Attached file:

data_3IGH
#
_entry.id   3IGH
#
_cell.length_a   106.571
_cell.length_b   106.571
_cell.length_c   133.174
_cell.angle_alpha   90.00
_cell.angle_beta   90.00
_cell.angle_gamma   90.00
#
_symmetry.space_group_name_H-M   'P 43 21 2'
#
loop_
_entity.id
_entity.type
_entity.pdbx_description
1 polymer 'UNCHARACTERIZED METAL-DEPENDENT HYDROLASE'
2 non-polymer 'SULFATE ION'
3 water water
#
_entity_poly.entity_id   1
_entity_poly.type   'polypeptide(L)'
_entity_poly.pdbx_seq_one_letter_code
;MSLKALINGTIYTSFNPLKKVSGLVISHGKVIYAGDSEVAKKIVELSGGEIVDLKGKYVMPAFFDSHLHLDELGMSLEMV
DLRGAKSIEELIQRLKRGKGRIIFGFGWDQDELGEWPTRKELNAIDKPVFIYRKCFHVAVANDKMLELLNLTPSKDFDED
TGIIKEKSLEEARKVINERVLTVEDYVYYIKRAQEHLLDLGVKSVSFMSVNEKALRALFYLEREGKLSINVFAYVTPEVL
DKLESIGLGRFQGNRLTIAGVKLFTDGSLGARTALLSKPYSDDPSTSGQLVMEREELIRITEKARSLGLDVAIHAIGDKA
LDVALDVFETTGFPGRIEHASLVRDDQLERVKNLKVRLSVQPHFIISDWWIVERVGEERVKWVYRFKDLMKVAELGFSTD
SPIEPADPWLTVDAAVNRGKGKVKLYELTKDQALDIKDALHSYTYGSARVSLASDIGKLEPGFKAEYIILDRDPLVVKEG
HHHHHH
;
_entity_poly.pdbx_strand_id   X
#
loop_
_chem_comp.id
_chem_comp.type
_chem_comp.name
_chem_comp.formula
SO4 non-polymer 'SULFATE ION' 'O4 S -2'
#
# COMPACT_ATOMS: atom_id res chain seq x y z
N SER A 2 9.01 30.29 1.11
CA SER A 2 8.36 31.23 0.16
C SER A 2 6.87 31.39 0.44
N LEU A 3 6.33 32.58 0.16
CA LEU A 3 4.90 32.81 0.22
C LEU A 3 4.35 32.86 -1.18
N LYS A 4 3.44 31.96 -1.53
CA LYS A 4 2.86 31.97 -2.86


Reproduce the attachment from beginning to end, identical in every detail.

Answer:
data_3IGH
#
_entry.id   3IGH
#
_cell.length_a   106.571
_cell.length_b   106.571
_cell.length_c   133.174
_cell.angle_alpha   90.00
_cell.angle_beta   90.00
_cell.angle_gamma   90.00
#
_symmetry.space_group_name_H-M   'P 43 21 2'
#
loop_
_entity.id
_entity.type
_entity.pdbx_description
1 polymer 'UNCHARACTERIZED METAL-DEPENDENT HYDROLASE'
2 non-polymer 'SULFATE ION'
3 water water
#
_entity_poly.entity_id   1
_entity_poly.type   'polypeptide(L)'
_entity_poly.pdbx_seq_one_letter_code
;MSLKALINGTIYTSFNPLKKVSGLVISHGKVIYAGDSEVAKKIVELSGGEIVDLKGKYVMPAFFDSHLHLDELGMSLEMV
DLRGAKSIEELIQRLKRGKGRIIFGFGWDQDELGEWPTRKELNAIDKPVFIYRKCFHVAVANDKMLELLNLTPSKDFDED
TGIIKEKSLEEARKVINERVLTVEDYVYYIKRAQEHLLDLGVKSVSFMSVNEKALRALFYLEREGKLSINVFAYVTPEVL
DKLESIGLGRFQGNRLTIAGVKLFTDGSLGARTALLSKPYSDDPSTSGQLVMEREELIRITEKARSLGLDVAIHAIGDKA
LDVALDVFETTGFPGRIEHASLVRDDQLERVKNLKVRLSVQPHFIISDWWIVERVGEERVKWVYRFKDLMKVAELGFSTD
SPIEPADPWLTVDAAVNRGKGKVKLYELTKDQALDIKDALHSYTYGSARVSLASDIGKLEPGFKAEYIILDRDPLVVKEG
HHHHHH
;
_entity_poly.pdbx_strand_id   X
#
loop_
_chem_comp.id
_chem_comp.type
_chem_comp.name
_chem_comp.formula
SO4 non-polymer 'SULFATE ION' 'O4 S -2'
#
# COMPACT_ATOMS: atom_id res chain seq x y z
N SER A 2 9.01 30.29 1.11
CA SER A 2 8.36 31.23 0.16
C SER A 2 6.87 31.39 0.44
N LEU A 3 6.33 32.58 0.16
CA LEU A 3 4.90 32.81 0.22
C LEU A 3 4.35 32.86 -1.18
N LYS A 4 3.44 31.96 -1.53
CA LYS A 4 2.86 31.97 -2.86